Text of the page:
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Bubonic Plague: Detection of Endotoxemia with the Limulus Test

[+] Article, Author, and Disclosure Information

Grant support: Bureau of Medicine and Surgery, Navy Department, Work Unit MRO41.20.01-0362A 2GI; NIH Training Grant No. AI-00009; and Research Grant HL-01601 from the National Heart and Lung Institute of the National Institutes of Health.

▸Requests for reprints should be addressed to Thomas Butler, M.D., Department of Medicine, The Johns Hopkins Hospital, Baltimore, MD 21205.

Baltimore, Maryland, and Danang, Republic of Vietnam

Ann Intern Med. 1973;79(5):642-646. doi:10.7326/0003-4819-79-5-642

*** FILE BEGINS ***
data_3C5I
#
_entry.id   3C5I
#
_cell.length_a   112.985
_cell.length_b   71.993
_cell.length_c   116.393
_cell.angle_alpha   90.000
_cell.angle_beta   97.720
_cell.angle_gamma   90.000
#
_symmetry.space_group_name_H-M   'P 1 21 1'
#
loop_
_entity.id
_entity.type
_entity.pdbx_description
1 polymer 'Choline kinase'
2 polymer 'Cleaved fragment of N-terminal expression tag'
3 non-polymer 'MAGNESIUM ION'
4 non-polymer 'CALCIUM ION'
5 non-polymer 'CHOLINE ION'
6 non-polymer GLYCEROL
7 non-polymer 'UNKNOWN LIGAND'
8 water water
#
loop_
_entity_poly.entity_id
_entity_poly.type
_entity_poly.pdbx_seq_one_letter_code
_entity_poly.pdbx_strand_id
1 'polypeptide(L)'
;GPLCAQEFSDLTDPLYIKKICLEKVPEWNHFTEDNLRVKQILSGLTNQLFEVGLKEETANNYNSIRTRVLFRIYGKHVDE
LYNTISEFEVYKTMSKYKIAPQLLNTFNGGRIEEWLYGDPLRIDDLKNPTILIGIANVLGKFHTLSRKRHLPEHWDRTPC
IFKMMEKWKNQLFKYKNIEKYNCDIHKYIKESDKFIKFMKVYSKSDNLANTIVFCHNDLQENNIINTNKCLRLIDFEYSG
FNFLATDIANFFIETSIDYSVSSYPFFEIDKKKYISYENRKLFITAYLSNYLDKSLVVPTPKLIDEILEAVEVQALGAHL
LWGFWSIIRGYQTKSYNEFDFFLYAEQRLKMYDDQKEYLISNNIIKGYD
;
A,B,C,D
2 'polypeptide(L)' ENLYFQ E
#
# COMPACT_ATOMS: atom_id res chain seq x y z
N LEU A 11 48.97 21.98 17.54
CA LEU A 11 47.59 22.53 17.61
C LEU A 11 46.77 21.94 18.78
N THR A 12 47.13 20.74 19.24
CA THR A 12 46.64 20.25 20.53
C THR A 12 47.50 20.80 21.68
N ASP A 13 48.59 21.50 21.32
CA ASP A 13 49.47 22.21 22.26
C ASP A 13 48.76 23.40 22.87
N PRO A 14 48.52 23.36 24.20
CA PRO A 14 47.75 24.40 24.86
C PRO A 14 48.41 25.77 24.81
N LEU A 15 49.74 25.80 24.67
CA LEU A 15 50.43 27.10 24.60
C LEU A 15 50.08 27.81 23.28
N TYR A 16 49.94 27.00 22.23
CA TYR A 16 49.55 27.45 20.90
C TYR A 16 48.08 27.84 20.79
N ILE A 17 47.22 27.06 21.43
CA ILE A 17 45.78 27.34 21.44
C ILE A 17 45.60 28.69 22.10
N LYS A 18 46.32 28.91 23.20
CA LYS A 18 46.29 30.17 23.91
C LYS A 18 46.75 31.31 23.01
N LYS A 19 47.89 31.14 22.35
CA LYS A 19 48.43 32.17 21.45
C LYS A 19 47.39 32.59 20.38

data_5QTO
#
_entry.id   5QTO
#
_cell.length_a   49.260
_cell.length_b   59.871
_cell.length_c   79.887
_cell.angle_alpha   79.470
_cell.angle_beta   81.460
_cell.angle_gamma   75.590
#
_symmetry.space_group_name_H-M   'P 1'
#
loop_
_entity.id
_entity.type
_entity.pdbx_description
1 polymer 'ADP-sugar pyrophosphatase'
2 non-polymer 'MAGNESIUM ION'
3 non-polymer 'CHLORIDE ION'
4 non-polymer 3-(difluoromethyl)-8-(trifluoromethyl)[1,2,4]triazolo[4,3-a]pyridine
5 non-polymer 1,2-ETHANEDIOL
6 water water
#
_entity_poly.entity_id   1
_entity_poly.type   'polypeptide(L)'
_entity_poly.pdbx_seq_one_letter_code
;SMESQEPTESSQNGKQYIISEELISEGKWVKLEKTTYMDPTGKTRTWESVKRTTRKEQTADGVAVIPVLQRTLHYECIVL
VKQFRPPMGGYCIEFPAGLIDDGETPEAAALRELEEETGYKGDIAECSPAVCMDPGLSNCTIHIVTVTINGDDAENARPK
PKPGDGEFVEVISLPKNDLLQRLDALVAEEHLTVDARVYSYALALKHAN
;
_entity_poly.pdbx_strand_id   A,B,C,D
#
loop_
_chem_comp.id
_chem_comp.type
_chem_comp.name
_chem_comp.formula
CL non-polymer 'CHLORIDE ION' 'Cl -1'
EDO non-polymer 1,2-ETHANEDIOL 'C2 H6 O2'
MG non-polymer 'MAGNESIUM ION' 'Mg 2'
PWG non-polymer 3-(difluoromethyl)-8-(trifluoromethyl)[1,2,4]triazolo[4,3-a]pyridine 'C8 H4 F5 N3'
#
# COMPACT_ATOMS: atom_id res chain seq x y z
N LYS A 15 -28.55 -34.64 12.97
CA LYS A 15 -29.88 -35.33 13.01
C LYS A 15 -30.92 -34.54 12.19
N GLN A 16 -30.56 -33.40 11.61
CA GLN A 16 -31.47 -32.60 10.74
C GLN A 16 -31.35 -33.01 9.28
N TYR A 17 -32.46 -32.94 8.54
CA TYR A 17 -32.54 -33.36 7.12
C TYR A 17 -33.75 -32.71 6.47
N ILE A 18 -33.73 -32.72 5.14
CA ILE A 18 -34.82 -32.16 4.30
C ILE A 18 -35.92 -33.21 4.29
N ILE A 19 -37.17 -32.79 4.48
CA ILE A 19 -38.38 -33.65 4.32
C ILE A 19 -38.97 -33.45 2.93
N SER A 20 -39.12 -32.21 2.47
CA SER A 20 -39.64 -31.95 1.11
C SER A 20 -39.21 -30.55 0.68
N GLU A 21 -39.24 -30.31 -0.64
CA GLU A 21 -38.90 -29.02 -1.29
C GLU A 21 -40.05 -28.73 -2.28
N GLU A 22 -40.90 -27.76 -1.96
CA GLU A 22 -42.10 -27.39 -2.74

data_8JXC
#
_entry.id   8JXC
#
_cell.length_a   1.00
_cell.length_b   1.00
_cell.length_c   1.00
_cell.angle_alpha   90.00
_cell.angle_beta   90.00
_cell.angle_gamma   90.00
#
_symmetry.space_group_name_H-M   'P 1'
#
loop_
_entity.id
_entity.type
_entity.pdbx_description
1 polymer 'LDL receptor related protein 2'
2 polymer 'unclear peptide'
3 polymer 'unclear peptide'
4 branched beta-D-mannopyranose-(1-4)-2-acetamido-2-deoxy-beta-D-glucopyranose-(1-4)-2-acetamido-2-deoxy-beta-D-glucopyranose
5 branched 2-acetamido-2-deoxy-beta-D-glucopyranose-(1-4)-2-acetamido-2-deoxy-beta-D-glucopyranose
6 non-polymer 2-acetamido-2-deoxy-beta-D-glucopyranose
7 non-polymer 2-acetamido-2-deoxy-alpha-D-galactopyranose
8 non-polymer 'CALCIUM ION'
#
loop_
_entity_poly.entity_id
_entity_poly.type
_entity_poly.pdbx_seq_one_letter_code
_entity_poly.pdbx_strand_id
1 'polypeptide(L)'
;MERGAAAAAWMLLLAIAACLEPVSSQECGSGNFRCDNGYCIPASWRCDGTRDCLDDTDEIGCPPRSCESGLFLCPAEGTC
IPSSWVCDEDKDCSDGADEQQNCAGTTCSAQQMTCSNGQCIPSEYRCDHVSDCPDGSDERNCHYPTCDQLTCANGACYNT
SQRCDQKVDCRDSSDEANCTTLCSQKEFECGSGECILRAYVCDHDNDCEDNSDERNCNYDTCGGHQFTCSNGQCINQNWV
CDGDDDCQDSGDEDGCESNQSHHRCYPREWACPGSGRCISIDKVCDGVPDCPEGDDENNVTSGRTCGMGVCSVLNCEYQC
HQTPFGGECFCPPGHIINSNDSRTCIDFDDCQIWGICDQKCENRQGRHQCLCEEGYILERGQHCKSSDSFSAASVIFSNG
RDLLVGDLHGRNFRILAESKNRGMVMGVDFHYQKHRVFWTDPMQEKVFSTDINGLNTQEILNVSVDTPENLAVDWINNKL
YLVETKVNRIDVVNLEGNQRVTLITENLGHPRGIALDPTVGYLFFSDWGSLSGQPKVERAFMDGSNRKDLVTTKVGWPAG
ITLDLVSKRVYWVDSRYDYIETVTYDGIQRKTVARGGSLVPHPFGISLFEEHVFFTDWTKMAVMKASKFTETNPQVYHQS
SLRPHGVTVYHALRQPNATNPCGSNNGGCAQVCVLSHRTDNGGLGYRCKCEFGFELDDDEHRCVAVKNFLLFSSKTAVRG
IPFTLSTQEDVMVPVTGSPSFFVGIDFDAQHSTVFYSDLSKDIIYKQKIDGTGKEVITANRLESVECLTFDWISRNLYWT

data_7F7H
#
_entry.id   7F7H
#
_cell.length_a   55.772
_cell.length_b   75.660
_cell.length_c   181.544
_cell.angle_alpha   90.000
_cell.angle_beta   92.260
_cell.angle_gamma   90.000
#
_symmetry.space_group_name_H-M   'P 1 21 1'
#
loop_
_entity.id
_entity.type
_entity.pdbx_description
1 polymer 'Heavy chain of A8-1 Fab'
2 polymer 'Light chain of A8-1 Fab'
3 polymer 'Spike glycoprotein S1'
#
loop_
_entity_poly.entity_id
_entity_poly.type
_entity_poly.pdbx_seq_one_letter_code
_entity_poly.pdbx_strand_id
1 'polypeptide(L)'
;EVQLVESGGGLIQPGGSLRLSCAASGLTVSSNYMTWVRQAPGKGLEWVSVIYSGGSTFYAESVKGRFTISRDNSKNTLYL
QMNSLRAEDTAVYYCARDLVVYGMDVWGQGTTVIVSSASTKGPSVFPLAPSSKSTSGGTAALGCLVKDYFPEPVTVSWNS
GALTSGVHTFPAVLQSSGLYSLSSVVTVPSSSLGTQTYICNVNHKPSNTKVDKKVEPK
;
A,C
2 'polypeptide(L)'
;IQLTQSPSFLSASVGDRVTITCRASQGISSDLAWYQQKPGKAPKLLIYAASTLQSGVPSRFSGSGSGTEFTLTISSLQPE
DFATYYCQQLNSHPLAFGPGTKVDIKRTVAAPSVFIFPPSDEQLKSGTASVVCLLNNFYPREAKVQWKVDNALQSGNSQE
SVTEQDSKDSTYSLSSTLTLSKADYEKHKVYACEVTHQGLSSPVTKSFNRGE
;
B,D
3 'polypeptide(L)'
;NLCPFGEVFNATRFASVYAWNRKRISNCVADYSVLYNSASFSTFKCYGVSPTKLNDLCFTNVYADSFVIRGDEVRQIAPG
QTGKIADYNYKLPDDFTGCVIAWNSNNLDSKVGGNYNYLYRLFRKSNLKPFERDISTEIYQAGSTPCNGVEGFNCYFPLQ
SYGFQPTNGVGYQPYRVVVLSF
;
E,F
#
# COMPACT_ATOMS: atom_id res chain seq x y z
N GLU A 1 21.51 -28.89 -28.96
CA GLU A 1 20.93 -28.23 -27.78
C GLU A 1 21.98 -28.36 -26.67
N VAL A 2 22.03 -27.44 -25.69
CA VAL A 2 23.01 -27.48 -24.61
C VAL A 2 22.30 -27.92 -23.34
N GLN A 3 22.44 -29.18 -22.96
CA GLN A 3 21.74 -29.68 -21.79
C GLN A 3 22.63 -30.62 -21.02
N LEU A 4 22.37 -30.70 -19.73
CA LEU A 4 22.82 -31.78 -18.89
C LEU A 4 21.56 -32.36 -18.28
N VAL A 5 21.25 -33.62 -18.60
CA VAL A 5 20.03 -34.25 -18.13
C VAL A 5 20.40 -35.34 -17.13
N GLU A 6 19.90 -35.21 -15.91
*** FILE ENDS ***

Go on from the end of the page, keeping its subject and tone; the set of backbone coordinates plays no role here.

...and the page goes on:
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Nine of 10 patients with fever and bubo were confirmed as having bubonic plague by isolation of Yersinia pestis from bubo aspirates or blood, or by serological responses. Common features were prostration, tachycardia, leukocytosis, thrombocytopenia, prolonged partial thromboplastin times, and abnormal liver function tests. Three patients were hypotensive, and one died. The limulus test detected endotoxemia in all nine confirmed cases at the time of admission. The limulus test was negative during convalescence in five of eight patients; three persistently positive cases had symptoms or laboratory findings suggesting continued effects of infection. Lyophilized bacteria from cultures of Y. pestis contained concentrations of endotoxin, as defined by the limulus test, similar to that in an equivalent mass of Escherichia coli. These data indicate further similarities between plague and other Gram-negative bacteremic infections and suggest that endotoxin may play a role in the acute symptoms of patients with plague.





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